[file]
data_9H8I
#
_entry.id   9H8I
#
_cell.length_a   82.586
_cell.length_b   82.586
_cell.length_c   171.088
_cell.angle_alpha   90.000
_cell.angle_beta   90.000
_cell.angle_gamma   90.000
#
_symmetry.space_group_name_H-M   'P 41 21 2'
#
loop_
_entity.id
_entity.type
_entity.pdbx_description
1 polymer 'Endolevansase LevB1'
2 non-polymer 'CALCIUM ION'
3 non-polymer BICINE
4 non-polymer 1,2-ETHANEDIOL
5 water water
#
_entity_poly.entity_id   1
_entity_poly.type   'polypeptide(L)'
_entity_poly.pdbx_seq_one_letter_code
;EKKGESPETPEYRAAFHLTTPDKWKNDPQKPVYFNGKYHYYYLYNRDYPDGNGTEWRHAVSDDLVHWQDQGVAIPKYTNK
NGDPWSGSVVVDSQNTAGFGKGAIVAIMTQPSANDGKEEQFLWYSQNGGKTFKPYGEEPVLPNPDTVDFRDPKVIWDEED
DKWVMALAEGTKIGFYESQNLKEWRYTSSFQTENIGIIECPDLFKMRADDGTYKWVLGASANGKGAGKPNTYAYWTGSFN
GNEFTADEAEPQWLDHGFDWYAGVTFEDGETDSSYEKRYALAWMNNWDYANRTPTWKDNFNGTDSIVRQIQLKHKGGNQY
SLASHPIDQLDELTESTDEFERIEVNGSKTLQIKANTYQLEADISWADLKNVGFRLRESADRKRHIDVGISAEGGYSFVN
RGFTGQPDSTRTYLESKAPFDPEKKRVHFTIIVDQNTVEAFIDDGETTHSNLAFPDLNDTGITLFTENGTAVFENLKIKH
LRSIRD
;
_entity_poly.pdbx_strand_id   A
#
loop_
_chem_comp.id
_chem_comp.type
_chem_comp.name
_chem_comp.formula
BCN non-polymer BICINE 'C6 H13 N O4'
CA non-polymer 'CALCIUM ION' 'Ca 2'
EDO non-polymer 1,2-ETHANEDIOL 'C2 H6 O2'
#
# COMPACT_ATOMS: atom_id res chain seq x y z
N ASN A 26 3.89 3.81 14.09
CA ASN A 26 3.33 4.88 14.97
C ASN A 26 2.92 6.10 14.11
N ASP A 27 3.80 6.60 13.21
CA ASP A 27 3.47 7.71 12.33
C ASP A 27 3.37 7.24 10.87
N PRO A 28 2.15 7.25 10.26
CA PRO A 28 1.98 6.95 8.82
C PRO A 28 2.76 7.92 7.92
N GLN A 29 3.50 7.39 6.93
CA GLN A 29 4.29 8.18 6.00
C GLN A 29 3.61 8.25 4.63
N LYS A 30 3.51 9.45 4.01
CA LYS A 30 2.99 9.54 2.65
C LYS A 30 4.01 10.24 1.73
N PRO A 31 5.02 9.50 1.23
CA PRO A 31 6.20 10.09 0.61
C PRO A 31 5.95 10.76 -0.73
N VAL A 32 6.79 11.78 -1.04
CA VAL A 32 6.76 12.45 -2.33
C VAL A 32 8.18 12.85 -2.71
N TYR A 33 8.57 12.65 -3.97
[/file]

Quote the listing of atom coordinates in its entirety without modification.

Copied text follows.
data_9H8I
#
_entry.id   9H8I
#
_cell.length_a   82.586
_cell.length_b   82.586
_cell.length_c   171.088
_cell.angle_alpha   90.000
_cell.angle_beta   90.000
_cell.angle_gamma   90.000
#
_symmetry.space_group_name_H-M   'P 41 21 2'
#
loop_
_entity.id
_entity.type
_entity.pdbx_description
1 polymer 'Endolevansase LevB1'
2 non-polymer 'CALCIUM ION'
3 non-polymer BICINE
4 non-polymer 1,2-ETHANEDIOL
5 water water
#
_entity_poly.entity_id   1
_entity_poly.type   'polypeptide(L)'
_entity_poly.pdbx_seq_one_letter_code
;EKKGESPETPEYRAAFHLTTPDKWKNDPQKPVYFNGKYHYYYLYNRDYPDGNGTEWRHAVSDDLVHWQDQGVAIPKYTNK
NGDPWSGSVVVDSQNTAGFGKGAIVAIMTQPSANDGKEEQFLWYSQNGGKTFKPYGEEPVLPNPDTVDFRDPKVIWDEED
DKWVMALAEGTKIGFYESQNLKEWRYTSSFQTENIGIIECPDLFKMRADDGTYKWVLGASANGKGAGKPNTYAYWTGSFN
GNEFTADEAEPQWLDHGFDWYAGVTFEDGETDSSYEKRYALAWMNNWDYANRTPTWKDNFNGTDSIVRQIQLKHKGGNQY
SLASHPIDQLDELTESTDEFERIEVNGSKTLQIKANTYQLEADISWADLKNVGFRLRESADRKRHIDVGISAEGGYSFVN
RGFTGQPDSTRTYLESKAPFDPEKKRVHFTIIVDQNTVEAFIDDGETTHSNLAFPDLNDTGITLFTENGTAVFENLKIKH
LRSIRD
;
_entity_poly.pdbx_strand_id   A
#
loop_
_chem_comp.id
_chem_comp.type
_chem_comp.name
_chem_comp.formula
BCN non-polymer BICINE 'C6 H13 N O4'
CA non-polymer 'CALCIUM ION' 'Ca 2'
EDO non-polymer 1,2-ETHANEDIOL 'C2 H6 O2'
#
# COMPACT_ATOMS: atom_id res chain seq x y z
N ASN A 26 3.89 3.81 14.09
CA ASN A 26 3.33 4.88 14.97
C ASN A 26 2.92 6.10 14.11
N ASP A 27 3.80 6.60 13.21
CA ASP A 27 3.47 7.71 12.33
C ASP A 27 3.37 7.24 10.87
N PRO A 28 2.15 7.25 10.26
CA PRO A 28 1.98 6.95 8.82
C PRO A 28 2.76 7.92 7.92
N GLN A 29 3.50 7.39 6.93
CA GLN A 29 4.29 8.18 6.00
C GLN A 29 3.61 8.25 4.63
N LYS A 30 3.51 9.45 4.01
CA LYS A 30 2.99 9.54 2.65
C LYS A 30 4.01 10.24 1.73
N PRO A 31 5.02 9.50 1.23
CA PRO A 31 6.20 10.09 0.61
C PRO A 31 5.95 10.76 -0.73
N VAL A 32 6.79 11.78 -1.04
CA VAL A 32 6.76 12.45 -2.33
C VAL A 32 8.18 12.85 -2.71
N TYR A 33 8.57 12.65 -3.97